The new government team led by Boris Johnson has ‘an unprecedented opportunity to dramatically shift policy on the built environment and deliver higher standards of safety, sustainability and social justice’, the Building Engineering Services Association (BESA) claims.
In a press release issued on 23 July, the day Mr Johnson became Conservative Party leader and Prime Minister, BESA urged the new administration to ‘back up rhetoric around climate change with robust legislation, to enshrine the recommendations of the Hackitt Review to improve fire safety in buildings, and to tackle the scourge of late payment that is undermining thousands of SME and driving many into insolvency’.
The Association said the current lack of detail behind the government’s commitment to a net zero carbon economy by 2050 could be addressed if it ‘worked closely with specialist sectors like the building engineering industry’. It also noted that the issue of overheating in buildings was becoming increasingly urgent, and should be addressed alongside plans for reducing carbon.
BESA said the adoption of the Hackitt Review recommendations ‘for ensuring a more competent workforce, and enforcing compliance with legislation’ would help achieve the higher standards needed to deliver a higher quality building stock that could also help safeguard the health and wellbeing of building occupants. The Association said: “The harm caused by late payment and retentions should also be addressed, to provide the necessary business confidence for the specialist firms pivotal to any climate change strategy.”
“SMEs are under greater financial pressure than ever, which is making it increasingly difficult for them to invest in the technology and processes – and to recruit and train the skilled workforce needed – that will be crucial to the government’s zero carbon vision,” said BESA chief executive, David Frise (pictured). “The collapse of Britain’s oldest construction firm – the 430-year-old Durtnell & Sons – shows the depth of the problem engulfing the sector, with retentions and late payment taking a heavy toll on the firms most needed to deliver many of the low carbon solutions needed to meet the government’s target.”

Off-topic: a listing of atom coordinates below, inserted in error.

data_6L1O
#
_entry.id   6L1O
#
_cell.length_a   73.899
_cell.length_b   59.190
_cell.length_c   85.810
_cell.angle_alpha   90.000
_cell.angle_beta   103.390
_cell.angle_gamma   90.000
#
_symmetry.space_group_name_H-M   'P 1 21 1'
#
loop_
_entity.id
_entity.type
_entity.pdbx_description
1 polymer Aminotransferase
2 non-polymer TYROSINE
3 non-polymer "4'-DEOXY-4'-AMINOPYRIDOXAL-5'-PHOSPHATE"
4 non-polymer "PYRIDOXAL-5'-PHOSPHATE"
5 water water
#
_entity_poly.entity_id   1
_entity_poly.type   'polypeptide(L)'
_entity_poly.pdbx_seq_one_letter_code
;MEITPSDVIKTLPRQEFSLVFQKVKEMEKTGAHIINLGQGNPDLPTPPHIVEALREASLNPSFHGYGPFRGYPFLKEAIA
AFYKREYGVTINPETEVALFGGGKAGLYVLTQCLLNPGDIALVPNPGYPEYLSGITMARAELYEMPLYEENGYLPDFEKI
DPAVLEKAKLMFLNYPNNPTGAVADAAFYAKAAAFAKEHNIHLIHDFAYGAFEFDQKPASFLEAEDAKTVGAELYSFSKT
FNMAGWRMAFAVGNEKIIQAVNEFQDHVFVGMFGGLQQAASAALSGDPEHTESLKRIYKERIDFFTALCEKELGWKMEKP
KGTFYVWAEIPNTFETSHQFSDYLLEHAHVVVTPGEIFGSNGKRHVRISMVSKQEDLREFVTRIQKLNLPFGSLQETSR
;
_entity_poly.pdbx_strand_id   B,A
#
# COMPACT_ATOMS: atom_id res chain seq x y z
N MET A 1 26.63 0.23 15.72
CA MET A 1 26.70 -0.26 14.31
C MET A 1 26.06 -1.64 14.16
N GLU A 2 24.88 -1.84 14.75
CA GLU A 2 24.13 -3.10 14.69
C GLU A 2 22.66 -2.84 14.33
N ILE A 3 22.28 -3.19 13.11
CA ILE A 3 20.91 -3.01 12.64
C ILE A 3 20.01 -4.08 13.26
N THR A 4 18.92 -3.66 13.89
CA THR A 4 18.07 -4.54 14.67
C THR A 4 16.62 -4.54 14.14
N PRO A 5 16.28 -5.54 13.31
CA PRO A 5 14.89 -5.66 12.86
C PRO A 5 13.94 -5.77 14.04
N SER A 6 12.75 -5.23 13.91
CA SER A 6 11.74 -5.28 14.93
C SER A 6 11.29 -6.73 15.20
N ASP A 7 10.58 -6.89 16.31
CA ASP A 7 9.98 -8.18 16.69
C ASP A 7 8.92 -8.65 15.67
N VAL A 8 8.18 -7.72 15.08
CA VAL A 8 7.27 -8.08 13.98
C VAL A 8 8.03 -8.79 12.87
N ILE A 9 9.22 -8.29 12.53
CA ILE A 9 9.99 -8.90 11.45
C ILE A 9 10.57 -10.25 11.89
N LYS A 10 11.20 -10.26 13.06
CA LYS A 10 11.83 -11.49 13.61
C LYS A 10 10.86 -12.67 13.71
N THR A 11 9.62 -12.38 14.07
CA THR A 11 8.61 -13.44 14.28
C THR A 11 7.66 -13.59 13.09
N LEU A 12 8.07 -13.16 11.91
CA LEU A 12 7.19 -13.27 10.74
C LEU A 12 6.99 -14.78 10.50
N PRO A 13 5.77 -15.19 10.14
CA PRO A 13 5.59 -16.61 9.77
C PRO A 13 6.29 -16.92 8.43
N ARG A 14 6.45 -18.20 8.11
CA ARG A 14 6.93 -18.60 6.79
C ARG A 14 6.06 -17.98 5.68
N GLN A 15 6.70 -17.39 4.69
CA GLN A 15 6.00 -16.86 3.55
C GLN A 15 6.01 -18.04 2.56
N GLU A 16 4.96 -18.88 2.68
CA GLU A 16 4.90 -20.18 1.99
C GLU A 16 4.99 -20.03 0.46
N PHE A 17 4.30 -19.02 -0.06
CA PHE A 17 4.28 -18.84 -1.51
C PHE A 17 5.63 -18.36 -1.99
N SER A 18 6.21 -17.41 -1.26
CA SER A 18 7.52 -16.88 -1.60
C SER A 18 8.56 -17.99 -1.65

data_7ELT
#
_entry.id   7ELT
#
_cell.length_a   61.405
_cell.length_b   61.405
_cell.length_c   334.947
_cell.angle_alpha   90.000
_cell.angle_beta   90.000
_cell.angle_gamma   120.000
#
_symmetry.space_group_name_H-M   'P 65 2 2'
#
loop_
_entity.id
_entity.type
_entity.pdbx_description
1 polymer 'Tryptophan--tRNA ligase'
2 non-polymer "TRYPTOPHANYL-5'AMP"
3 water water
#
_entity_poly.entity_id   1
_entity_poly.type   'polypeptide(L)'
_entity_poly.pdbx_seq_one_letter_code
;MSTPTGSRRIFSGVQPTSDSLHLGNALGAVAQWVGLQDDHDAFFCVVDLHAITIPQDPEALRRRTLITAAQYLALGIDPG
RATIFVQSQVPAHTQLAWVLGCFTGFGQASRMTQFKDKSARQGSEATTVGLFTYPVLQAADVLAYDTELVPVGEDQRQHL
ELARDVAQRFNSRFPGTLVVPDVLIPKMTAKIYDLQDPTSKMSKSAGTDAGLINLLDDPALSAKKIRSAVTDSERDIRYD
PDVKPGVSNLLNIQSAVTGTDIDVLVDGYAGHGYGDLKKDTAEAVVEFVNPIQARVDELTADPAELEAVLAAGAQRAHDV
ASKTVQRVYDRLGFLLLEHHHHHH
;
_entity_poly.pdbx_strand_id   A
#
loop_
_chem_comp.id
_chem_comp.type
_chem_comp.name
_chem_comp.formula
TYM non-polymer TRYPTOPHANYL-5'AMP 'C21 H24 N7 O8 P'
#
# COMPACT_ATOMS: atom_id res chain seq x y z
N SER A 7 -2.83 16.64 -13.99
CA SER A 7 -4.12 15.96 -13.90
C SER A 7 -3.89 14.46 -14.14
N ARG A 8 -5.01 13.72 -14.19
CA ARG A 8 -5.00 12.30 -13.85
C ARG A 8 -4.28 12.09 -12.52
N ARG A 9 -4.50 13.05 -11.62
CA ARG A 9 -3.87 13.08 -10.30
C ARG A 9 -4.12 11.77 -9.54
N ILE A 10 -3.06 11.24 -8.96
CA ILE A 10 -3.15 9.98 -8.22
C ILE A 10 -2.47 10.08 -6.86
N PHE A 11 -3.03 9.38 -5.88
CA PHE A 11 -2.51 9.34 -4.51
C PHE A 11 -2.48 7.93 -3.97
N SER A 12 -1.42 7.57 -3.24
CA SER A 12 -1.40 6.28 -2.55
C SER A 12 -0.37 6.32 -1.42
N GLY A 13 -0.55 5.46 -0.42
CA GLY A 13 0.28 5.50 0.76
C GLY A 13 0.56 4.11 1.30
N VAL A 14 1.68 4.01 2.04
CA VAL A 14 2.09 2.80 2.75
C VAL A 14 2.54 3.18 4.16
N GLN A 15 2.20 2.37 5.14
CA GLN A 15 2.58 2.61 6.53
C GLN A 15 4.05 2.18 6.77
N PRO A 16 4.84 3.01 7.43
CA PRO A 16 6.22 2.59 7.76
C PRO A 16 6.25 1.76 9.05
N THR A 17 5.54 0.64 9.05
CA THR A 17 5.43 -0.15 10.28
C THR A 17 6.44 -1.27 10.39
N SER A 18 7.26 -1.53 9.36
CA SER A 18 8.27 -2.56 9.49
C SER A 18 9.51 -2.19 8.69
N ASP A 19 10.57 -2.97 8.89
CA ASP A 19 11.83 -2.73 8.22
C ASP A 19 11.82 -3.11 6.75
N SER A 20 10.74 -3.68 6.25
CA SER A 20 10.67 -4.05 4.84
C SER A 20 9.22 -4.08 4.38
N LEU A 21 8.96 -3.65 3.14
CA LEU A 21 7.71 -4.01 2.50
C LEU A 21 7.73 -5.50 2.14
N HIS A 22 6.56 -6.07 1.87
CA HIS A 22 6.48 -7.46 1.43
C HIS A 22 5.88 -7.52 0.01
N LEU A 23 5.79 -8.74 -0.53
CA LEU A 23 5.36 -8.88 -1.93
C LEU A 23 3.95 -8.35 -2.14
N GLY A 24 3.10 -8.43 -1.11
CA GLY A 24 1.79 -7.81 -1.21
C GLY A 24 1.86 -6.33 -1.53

BESA believes the new Prime Minister should throw his weight behind the Aldous Bill, which is already before Parliament, and could protect retention money owed to SMEs. In addition, the Association said, by ensuring wider adoption of Project Bank Accounts that safeguard the supply chain finance needed to keep projects on track, Boris Johnson could demonstrate his business credentials.
The Association also supports many of the recommendations made by the Committee on Climate Change in its latest report: Progress in preparing for climate change. The CCC called for a detailed policy that could deliver a 20% improvement in energy efficiency in buildings by 2030, and a targeted low carbon heat strategy alongside plans to phase out fossil fuels from buildings not connected to the gas grid. It also urged government departments to publish an integrated plan to reduce overheating risk in existing and new homes.
BESA President, John Norfolk, urged the government to ‘show courage and leadership’ – by ‘seizing the opportunity to build these recommendations into legislation’. “This is a once in a generation opportunity,” he said. “Public opinion is solidly behind the principle of climate change action, and people are looking to Parliament to show leadership.”
Although people wanted to do “all the right things”, there still, he felt, needed to be an element of compulsion to secure the ‘harder choices’. He said: “Most right-thinking people want to reduce environmental harm, and for society to benefit from better quality buildings. However, taking individual action – particularly when it may involve extra expenditure – requires an element of compulsion. This can’t be left to the private sector; it has to be a collective effort, and if you have public opinion behind you, then government has the mandate to impose tough legislative measures.”
The government also needs, BESA argued, ‘to recognise the crucial role of workable and enforceable building regulations to the overall emissions challenge’. “We must engage with and support the future generation of building services engineers, who will be driving the practical changes we need to see over the next 30 years,” added John Norfolk.